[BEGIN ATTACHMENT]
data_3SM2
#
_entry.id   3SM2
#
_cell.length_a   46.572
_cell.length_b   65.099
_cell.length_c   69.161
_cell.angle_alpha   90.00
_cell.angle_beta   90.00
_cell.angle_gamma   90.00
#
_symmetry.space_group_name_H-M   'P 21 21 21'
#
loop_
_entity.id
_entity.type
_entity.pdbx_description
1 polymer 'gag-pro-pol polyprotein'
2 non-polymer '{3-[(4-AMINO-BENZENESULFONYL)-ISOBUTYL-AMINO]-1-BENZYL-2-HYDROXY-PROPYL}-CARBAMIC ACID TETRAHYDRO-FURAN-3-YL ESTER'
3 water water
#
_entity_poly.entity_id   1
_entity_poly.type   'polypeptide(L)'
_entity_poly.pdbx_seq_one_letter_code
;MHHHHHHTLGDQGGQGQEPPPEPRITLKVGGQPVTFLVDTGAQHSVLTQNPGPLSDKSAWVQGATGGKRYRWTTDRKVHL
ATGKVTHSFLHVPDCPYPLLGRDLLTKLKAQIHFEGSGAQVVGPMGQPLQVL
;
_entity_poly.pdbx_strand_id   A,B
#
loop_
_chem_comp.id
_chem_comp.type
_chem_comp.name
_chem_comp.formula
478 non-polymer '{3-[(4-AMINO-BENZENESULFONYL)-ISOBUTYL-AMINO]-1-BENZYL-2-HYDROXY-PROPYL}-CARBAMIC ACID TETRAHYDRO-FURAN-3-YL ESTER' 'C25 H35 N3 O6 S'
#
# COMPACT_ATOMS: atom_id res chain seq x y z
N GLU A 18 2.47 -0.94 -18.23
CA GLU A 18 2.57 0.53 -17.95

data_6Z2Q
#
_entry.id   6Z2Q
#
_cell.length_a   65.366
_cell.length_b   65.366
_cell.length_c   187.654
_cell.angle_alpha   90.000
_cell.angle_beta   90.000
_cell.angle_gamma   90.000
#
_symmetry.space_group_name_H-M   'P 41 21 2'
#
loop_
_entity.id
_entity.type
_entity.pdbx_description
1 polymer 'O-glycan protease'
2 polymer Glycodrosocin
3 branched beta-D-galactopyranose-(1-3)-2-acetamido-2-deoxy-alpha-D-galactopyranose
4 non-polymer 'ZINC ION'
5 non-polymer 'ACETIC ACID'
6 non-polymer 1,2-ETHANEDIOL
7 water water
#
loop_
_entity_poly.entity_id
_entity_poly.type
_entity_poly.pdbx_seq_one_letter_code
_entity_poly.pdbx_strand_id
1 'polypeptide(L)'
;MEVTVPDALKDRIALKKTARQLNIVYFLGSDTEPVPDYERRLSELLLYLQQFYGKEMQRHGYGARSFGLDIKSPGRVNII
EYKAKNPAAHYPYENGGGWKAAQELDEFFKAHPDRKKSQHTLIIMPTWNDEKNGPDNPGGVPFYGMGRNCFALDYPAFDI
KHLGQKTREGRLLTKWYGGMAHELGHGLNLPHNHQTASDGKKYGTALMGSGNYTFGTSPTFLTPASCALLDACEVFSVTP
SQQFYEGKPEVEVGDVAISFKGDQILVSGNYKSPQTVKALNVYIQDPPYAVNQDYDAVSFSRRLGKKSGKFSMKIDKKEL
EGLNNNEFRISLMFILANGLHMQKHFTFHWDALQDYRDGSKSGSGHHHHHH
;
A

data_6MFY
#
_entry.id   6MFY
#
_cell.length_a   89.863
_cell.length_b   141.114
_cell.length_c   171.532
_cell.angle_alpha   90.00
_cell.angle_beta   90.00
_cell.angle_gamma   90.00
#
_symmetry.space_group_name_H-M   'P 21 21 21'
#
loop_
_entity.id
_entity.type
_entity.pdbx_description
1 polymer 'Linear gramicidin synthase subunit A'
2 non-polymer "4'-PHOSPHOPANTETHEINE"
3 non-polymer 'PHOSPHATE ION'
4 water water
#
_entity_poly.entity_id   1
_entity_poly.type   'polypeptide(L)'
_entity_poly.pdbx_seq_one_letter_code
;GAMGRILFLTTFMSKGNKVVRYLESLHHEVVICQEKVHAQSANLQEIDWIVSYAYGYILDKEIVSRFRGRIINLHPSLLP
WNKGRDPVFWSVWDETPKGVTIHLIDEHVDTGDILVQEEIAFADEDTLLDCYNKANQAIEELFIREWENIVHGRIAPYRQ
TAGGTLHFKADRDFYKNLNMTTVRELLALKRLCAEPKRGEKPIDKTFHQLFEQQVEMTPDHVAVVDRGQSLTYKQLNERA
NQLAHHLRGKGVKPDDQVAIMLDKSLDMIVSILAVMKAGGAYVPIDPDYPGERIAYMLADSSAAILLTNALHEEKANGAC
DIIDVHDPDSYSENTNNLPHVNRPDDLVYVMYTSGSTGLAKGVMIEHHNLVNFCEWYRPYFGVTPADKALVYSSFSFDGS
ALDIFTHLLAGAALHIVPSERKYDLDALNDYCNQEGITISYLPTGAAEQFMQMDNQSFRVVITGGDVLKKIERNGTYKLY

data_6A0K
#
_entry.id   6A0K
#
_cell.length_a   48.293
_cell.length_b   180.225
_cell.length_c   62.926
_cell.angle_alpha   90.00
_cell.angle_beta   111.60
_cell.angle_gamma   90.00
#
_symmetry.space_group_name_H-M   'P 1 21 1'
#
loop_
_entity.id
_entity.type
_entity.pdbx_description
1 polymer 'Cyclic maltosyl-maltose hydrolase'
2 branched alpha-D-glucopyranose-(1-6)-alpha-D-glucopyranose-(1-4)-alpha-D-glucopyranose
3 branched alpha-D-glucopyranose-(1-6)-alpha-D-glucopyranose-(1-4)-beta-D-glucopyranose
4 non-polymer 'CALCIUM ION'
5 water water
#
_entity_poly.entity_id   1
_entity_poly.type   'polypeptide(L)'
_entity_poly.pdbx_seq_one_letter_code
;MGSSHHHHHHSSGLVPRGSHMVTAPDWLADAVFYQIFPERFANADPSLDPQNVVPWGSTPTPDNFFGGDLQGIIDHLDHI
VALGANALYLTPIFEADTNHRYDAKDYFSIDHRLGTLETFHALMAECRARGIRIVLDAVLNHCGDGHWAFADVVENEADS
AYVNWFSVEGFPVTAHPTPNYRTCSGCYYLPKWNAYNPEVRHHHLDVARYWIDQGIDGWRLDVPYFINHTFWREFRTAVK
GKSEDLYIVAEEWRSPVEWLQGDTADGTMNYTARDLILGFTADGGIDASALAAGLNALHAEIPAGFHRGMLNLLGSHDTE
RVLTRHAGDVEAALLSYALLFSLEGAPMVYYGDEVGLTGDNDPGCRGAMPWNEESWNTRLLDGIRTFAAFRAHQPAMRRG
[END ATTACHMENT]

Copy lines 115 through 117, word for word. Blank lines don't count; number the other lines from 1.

_cell.length_c   62.926
_cell.angle_alpha   90.00
_cell.angle_beta   111.60